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Kennesaw Mountain National Battlefield Park
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Mountain | Park | Battles | Commanders
Trails | Park Tour | Kennesaw Mountain Attractions

Kennesaw Mountain National Battlefield Park lies just west of the city of Marietta, and a scant 2 miles from the city's historic downtown district. Eight miles long and barely a mile wide, the park now encompasses much of the area involved in the Battle of Kennesaw Mountain and some of the area where the Battle of Kolb's Farm.

Before the Civil War

Before 1755 this land belonged to Creek Indians. After they lost the Battle of Taliwa, the land was controlled by the Cherokee Indians. In fact the peak is named for the chief of a large Cherokee village in the area. These Indians were removed against their will during "The Cherokee Trail of Tears." At the base of Kennesaw Mountain a "Dr. Cox" began to offer his "water cure" in the mid-1840's. Patients would frequently follow an old road to the top of the mountain. This historic road, which was improved by the Confederates to move cannon to the top of Kennesaw Mountain, can be seen along the hiking trail to the top of the peak.

Lay of the land

Rising 1000 feet above the relatively flat plateau geologically known as the Central Uplands, Kennesaw is the tallest mountain in a short string of peaks north and west of Atlanta. Just south of it is a smaller acme known as Little Kennesaw. Together these peaks are a unique formation that can be spotted from Lookout Mountain to the north and west, Oglethorpe Mountain to the northeast, and Stone Mountain due east.

Two more hills create a north-south line. Pigeon and Cheatham Hill were scenes of intense, albeit brief, fighting ( see Fighting at Cheatham Hill for more information). From here south to Kolb's Farm the battle raged for almost a week as General William Tecumseh Sherman probed the Rebel line for weakness.

Creation of the Park

Illinois Monument, Kennesaw National Battlefield Park
Kennesaw Mountain Park began its life in 1899, shortly after completion of Chickamauga Battlefield, when the state of Illinois purchased a small tract of land near the Dead Angle. Almost 500 men from the state died here during The Battle of Kennesaw Mountain. Completed in 1914, The Illinois Monument was dedicated to these brave soldiers. The War Department took over management of the land in 1917. Over the next 21 years the park was expanded to include almost all of the 2,800+ acres it now encompasses. During the 1930's a Civilian Conservation Corps (CCC) camp was established near Pigeon Hill and workers from this camp were responsible for many of the improvements in the park, including almost all of the hiking trails.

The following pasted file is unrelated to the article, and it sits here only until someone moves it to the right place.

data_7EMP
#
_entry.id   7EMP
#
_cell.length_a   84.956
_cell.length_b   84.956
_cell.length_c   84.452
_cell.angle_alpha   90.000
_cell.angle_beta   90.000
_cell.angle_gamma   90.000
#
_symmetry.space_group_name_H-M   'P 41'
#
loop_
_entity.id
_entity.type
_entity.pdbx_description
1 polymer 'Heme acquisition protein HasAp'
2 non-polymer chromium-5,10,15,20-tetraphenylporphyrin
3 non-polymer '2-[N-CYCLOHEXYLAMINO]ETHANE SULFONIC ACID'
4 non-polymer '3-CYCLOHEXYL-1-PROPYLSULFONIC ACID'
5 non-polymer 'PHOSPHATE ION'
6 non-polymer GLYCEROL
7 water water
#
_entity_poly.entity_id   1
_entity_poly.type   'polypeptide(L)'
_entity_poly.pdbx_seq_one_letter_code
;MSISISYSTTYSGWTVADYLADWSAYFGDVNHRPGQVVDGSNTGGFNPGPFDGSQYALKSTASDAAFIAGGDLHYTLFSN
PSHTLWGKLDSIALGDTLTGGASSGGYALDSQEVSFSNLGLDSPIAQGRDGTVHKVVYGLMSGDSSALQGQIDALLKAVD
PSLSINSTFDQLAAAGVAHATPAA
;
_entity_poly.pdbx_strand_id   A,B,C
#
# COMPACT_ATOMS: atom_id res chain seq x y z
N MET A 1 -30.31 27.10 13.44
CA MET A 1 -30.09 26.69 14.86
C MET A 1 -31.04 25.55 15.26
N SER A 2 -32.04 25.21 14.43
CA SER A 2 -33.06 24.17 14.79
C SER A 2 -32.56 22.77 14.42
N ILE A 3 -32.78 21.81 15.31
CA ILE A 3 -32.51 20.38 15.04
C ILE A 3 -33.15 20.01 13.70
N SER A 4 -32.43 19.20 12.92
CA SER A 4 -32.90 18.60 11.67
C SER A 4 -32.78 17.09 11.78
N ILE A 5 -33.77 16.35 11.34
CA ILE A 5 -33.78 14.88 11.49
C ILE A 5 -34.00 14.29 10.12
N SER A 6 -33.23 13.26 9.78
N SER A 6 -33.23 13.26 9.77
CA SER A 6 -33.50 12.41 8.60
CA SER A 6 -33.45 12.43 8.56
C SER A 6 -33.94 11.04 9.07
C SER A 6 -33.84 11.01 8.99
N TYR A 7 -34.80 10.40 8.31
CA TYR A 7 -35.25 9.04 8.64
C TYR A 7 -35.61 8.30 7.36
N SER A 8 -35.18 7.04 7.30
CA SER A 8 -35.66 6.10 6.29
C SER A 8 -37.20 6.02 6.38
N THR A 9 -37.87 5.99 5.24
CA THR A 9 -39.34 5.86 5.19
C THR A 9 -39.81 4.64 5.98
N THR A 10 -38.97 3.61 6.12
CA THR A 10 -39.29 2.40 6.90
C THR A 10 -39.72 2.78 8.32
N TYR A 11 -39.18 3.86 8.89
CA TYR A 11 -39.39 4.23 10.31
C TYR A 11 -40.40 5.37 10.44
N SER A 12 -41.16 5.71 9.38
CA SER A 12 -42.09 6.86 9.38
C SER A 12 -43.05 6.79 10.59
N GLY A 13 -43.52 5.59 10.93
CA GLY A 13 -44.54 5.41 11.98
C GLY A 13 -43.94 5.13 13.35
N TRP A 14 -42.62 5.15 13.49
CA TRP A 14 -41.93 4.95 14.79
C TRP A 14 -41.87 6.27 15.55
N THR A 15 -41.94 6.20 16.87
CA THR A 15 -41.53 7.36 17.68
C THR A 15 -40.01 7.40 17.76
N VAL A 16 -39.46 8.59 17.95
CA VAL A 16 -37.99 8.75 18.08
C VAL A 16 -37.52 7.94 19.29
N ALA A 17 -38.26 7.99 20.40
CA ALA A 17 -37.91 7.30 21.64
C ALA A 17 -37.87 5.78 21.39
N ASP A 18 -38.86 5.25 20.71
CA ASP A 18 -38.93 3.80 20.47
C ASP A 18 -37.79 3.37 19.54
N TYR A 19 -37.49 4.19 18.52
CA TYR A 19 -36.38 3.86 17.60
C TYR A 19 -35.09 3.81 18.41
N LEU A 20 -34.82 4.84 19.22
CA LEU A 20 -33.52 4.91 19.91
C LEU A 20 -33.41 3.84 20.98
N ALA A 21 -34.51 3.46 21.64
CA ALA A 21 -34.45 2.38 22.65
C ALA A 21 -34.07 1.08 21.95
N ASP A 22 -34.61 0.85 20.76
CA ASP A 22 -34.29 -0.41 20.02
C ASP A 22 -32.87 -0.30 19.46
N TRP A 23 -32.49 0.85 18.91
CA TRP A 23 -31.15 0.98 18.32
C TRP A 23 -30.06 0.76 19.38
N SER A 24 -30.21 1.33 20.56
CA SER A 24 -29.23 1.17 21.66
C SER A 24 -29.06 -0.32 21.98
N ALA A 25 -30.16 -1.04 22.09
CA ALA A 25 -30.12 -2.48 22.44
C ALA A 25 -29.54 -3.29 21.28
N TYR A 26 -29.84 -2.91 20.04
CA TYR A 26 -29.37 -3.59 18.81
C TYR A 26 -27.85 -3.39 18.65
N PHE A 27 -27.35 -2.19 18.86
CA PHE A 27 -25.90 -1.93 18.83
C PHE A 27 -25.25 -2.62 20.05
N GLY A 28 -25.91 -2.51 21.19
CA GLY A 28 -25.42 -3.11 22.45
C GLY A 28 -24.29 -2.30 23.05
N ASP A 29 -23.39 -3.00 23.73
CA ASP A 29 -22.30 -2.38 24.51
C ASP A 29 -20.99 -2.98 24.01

Into modern times

Starting in the late 1960's, expansion in Marietta began to put a strain on the resources of the park. Increased visitation and widening usage forced the park management to cope with new problems. Slowly the park began to expand from solely historic preservation to include community use. Thirty years later Park Management aggressively seeks to defend its borders against modern encroachment. Today the park and nearby historic buildings, such as the McAdoo House, where U. S. Senator and Secretary of the Treasury William McAdoo was born before The Battle of Kennesaw Mountain are threatened by modern intrusions like Publix and Kroger.

In September 1997, a major construction project started, expanding the Visitors Center and upgrading facilities to handle the larger (1.3 million, 1997 estimate) crowds.

The area is a popular hiking and picnic destination for nearby Atlanta. Usage of the trails has increased dramatically and the once quiet park faces the transition to a peaceful island in an urban setting. One popular activity is birdwatching. Migratory species found at times within the park include solitary vireos and black-throated green warblers. The mountain is the southern limit of many northern species. Among the unique plants of this ecosystem is the wooly lip fern.
Kennesaw Mountain National Battlefield Park contains fragile historic sites. Many have been damaged in the past by insensitive or uncaring people. It is important to make every effort possible to ensure that these monuments to our national heritage are preserved. Please make every effort to leave the park better than you find it.


Kennesaw Mountain National Battlefield Park
900 Kennesaw Mountain Drive
Kennesaw, GA 30144


(770) 427-4686
(770) 427-1760 (fax)

Open seven days a week, except closed Christmas day. Open 8:30 a.m. to 5:00 p.m. with some extended hours in the summer. Call for specifics.

County: Cobb County

Attractions in North Georgia

The Civil War in Georgia
Beginning with the Great Locomotive Chase and the battle of Chickamauga, to the Atlanta Campaign and the March to the Sea

Article Links
Battle of Kennesaw Mountain
Battle of Kolb's Farm
Central Uplands
Cheatham Hill
Cherokee Indians
Cherokee Trail of Tears
Chickamauga Battlefield
Civilian Conservation Corps
Creek Indians
Fighting at Cheatham Hill
Kennesaw Mountain Attractions
Lookout Mountain
Park Tour
Stone Mountain
William Tecumseh Sherman

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